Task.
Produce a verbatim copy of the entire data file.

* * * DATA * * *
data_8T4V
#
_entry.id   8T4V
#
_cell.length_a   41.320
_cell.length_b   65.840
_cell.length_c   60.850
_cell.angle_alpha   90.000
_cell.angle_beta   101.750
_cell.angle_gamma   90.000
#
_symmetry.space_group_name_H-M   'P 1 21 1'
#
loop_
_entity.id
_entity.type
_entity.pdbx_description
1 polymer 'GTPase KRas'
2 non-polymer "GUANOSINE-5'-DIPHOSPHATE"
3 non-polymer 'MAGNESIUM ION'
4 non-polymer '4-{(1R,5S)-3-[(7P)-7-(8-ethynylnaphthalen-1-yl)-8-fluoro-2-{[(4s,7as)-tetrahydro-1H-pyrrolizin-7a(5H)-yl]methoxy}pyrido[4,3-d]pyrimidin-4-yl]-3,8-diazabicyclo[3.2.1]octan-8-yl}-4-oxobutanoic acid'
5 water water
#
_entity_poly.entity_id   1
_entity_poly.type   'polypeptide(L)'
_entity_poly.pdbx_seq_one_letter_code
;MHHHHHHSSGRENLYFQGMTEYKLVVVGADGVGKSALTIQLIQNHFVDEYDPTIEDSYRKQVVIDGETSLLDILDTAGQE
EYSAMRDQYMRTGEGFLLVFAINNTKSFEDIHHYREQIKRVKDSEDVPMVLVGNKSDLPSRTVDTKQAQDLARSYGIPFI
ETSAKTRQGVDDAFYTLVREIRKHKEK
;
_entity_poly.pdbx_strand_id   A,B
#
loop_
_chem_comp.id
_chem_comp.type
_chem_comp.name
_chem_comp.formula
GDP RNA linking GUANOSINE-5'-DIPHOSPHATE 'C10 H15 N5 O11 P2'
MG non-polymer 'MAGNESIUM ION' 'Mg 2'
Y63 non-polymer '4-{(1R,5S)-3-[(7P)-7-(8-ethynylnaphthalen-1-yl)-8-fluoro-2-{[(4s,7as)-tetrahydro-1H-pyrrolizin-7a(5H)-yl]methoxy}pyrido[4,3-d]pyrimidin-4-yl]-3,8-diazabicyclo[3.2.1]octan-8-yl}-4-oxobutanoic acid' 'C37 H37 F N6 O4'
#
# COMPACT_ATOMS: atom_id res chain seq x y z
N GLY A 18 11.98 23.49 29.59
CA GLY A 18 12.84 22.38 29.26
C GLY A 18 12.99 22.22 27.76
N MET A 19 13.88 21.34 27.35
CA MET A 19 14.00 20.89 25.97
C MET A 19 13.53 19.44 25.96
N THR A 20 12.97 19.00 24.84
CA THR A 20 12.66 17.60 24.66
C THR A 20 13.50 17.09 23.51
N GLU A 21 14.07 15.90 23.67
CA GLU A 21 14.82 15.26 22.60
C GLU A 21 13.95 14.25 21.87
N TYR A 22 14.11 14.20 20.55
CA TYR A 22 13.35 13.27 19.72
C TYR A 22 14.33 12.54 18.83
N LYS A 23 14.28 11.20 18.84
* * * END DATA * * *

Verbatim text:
data_8T4V
#
_entry.id   8T4V
#
_cell.length_a   41.320
_cell.length_b   65.840
_cell.length_c   60.850
_cell.angle_alpha   90.000
_cell.angle_beta   101.750
_cell.angle_gamma   90.000
#
_symmetry.space_group_name_H-M   'P 1 21 1'
#
loop_
_entity.id
_entity.type
_entity.pdbx_description
1 polymer 'GTPase KRas'
2 non-polymer "GUANOSINE-5'-DIPHOSPHATE"
3 non-polymer 'MAGNESIUM ION'
4 non-polymer '4-{(1R,5S)-3-[(7P)-7-(8-ethynylnaphthalen-1-yl)-8-fluoro-2-{[(4s,7as)-tetrahydro-1H-pyrrolizin-7a(5H)-yl]methoxy}pyrido[4,3-d]pyrimidin-4-yl]-3,8-diazabicyclo[3.2.1]octan-8-yl}-4-oxobutanoic acid'
5 water water
#
_entity_poly.entity_id   1
_entity_poly.type   'polypeptide(L)'
_entity_poly.pdbx_seq_one_letter_code
;MHHHHHHSSGRENLYFQGMTEYKLVVVGADGVGKSALTIQLIQNHFVDEYDPTIEDSYRKQVVIDGETSLLDILDTAGQE
EYSAMRDQYMRTGEGFLLVFAINNTKSFEDIHHYREQIKRVKDSEDVPMVLVGNKSDLPSRTVDTKQAQDLARSYGIPFI
ETSAKTRQGVDDAFYTLVREIRKHKEK
;
_entity_poly.pdbx_strand_id   A,B
#
loop_
_chem_comp.id
_chem_comp.type
_chem_comp.name
_chem_comp.formula
GDP RNA linking GUANOSINE-5'-DIPHOSPHATE 'C10 H15 N5 O11 P2'
MG non-polymer 'MAGNESIUM ION' 'Mg 2'
Y63 non-polymer '4-{(1R,5S)-3-[(7P)-7-(8-ethynylnaphthalen-1-yl)-8-fluoro-2-{[(4s,7as)-tetrahydro-1H-pyrrolizin-7a(5H)-yl]methoxy}pyrido[4,3-d]pyrimidin-4-yl]-3,8-diazabicyclo[3.2.1]octan-8-yl}-4-oxobutanoic acid' 'C37 H37 F N6 O4'
#
# COMPACT_ATOMS: atom_id res chain seq x y z
N GLY A 18 11.98 23.49 29.59
CA GLY A 18 12.84 22.38 29.26
C GLY A 18 12.99 22.22 27.76
N MET A 19 13.88 21.34 27.35
CA MET A 19 14.00 20.89 25.97
C MET A 19 13.53 19.44 25.96
N THR A 20 12.97 19.00 24.84
CA THR A 20 12.66 17.60 24.66
C THR A 20 13.50 17.09 23.51
N GLU A 21 14.07 15.90 23.67
CA GLU A 21 14.82 15.26 22.60
C GLU A 21 13.95 14.25 21.87
N TYR A 22 14.11 14.20 20.55
CA TYR A 22 13.35 13.27 19.72
C TYR A 22 14.33 12.54 18.83
N LYS A 23 14.28 11.20 18.84